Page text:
Status: A program within the Iowa City’s Parks and Recreation Department, the Special Populations Involvement program historically has served adults with intellectual disabilities living in group homes. However, in recent years, the program has shifted focus to include a wider range of adults and children with disabilities, the city said. According to a city memo, programs include sport skill development, independent living skills, social activities and seasonal special events. A free afternoon and evening teen summer program was created in 2015.

A portion of the $1 million in city funds will be directed to the program.

9. Issue: Lift the curfew in Coralville.

Satus: The city of Coralville lifted its curfew June 9.

10. Issue: A plan to restructure the Iowa City Police Department toward community policing.

Status: “What that looks like is defunding it completely ... and restructuring it completely,” Smith said. “We can’t make anything good from a system that was built on injustice and racism. It’s not as simple as saying, ‘Send these officers to training.’”

Smith said Iowa Freedom Riders wants funds that would have gone to the police department to go toward education, social work and affordable housing. Issues not covered by those three areas would be handled by public safety officers, Smith said. The group wants officers to hold degrees in sociology and criminology and to show up to calls for service involving crimes, not calls involving mental health crises or domestic issues.

“We don’t want the police system we have now,” Smith said.

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The City Council in its resolution has committed to having a preliminary plan to restructure the police department toward community policing by Dec. 15.

11. Issue: Reform the Iowa City Community Police Review Board.

The demand is to reform the board so it has real power, including — but not limited to — the ability to subpoena officers. The reformed review board must also have the ability to enact and enforce measurable consequences when the board recommendations are not followed or implemented.

Status: Mayor Pro Tem Mazahir Salih has said the review board has too little authority.

“It’s powerless,” Salih, a former member of the board, previously told The Gazette.

Salih said the police department currently investigates allegations of misconduct internally and provides its findings to the board. The police chief typically sides with his own officers, Salih said. Additionally, in the event of a founded complaint, the board has no authority to have an officer be disciplined or undergo more training.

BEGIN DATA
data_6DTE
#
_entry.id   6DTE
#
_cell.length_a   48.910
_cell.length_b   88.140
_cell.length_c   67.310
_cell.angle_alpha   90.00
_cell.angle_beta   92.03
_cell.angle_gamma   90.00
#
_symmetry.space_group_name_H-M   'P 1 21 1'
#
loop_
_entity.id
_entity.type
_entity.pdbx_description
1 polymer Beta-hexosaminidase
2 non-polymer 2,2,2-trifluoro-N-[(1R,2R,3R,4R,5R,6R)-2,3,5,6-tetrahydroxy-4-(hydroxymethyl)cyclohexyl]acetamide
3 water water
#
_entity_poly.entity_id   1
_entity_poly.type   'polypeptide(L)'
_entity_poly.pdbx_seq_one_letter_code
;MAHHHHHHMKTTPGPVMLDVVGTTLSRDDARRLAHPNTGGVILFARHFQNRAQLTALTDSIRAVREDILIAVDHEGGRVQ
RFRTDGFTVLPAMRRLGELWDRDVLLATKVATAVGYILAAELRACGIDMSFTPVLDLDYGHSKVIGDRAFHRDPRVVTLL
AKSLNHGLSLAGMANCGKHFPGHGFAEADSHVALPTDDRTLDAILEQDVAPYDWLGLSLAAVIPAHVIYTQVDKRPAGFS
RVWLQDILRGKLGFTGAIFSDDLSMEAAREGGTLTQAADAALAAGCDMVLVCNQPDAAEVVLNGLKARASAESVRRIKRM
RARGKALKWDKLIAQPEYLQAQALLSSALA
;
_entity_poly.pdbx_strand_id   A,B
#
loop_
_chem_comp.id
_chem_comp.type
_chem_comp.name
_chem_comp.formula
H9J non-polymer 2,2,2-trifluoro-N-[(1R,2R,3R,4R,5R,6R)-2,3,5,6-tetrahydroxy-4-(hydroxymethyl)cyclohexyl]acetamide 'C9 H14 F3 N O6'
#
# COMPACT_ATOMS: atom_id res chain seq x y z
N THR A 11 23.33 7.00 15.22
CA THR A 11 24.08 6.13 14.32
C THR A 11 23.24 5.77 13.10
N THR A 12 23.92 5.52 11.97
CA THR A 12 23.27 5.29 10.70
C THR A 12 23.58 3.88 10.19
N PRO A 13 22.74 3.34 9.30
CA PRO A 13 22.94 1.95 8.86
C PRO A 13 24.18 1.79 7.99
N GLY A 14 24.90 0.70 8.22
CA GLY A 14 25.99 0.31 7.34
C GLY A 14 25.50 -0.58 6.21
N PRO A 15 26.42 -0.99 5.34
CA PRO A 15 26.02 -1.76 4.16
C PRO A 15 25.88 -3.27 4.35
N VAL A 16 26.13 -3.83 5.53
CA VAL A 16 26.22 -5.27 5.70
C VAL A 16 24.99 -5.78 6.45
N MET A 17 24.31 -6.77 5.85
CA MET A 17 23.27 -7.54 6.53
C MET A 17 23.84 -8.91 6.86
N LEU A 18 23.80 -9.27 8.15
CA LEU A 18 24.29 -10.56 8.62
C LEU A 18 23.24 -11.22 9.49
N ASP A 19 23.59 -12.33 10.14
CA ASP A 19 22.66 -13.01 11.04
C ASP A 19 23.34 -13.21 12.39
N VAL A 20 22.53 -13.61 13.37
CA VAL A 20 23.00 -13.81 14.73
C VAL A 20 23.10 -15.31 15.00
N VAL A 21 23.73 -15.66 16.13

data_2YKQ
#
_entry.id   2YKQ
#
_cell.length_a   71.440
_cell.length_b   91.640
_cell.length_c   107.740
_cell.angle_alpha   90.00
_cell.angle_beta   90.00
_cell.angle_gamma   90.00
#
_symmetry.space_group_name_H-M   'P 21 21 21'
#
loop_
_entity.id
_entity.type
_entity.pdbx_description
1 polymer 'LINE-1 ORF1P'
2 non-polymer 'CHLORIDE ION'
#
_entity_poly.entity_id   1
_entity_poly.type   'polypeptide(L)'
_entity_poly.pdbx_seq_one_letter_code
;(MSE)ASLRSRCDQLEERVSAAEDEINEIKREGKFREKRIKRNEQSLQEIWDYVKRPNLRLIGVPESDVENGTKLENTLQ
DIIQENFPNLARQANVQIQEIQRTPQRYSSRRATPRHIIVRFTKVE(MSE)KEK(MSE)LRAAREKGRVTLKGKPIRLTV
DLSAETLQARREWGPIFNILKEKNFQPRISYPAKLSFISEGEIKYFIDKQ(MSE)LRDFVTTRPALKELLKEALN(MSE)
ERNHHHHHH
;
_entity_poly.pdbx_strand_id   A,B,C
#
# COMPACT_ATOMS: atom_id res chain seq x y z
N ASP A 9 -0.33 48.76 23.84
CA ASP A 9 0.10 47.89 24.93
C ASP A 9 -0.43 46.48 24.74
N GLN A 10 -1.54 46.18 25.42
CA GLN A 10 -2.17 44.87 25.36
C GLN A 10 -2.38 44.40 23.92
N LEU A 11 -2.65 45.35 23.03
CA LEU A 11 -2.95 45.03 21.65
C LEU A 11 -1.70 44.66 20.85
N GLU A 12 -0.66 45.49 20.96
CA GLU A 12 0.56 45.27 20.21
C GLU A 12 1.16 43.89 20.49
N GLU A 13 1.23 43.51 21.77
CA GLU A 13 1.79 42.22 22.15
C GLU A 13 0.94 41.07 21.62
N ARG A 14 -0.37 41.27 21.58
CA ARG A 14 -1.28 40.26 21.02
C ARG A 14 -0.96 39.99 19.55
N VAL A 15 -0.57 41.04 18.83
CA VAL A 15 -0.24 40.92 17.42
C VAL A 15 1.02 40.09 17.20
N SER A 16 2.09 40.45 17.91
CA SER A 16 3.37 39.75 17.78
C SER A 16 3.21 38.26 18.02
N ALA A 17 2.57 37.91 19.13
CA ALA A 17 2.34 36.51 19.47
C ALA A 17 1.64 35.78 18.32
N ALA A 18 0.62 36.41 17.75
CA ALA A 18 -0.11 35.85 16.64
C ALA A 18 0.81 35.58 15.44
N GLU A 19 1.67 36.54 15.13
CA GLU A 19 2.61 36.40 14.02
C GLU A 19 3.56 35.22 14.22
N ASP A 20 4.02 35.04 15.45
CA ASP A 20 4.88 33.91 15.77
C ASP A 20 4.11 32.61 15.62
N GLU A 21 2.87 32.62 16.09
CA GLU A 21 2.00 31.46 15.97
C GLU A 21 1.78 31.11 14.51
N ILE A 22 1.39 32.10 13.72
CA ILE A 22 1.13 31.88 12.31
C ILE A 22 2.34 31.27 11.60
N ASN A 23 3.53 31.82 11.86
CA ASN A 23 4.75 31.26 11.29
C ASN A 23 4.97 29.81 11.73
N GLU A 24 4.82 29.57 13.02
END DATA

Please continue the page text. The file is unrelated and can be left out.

The City Council’s resolution includes advocating for criminal justice reform and enhancing the authority of the review board one of its 2021 legislative priorities.

12. Issue: Iowa City Police Department divest from military grade equipment and contracts with the federal government.

“That kind of stuff needs to go,” Smith said. “I refuse to believe we need it.”

Iowa City Mayor Bruce Teague sent Sheriff Lonny Pulkrabek a letter June 17 asking for the sheriff’s office to divest itself from the county’s Mine-Resistant Ambush Protected vehicle, an armored transport that has no offensive capabilities.

On Friday, Pulkrabek told The Gazette he intends to keep the MRAP in Johnson County for its intended purpose: rescue and recovery operations during high-risk situations. The MRAP is shared by area law enforcement agencies through an intergovernmental agreement.

Iowa City staff also is to deliver reports to the council on military grade equipment used by the police department and existing federal contracts.

• Additional issues

In addition to responding to the group’s original 12 demands, the City Council’s resolution also calls for the creation of a truth-and-reconciliation commission to “carry out restorative justice on racial injustice”; an independent review on the June 3 use of tear gas and flash-bangs against protesters; a ban on police choke holds; a ban on the use of tear gas, rubber bullets and flash-bangs against peaceful protesters; making sure officers currently employed by the city have not committed any serious misconduct; a review of the police department’s body camera and in-car recorder system policies; developing artistic opportunities for the Black Lives Matter movement and making Juneteenth a city holiday beginning in 2021.

Comments: (319) 339-3155; lee.hermiston@thegazette.com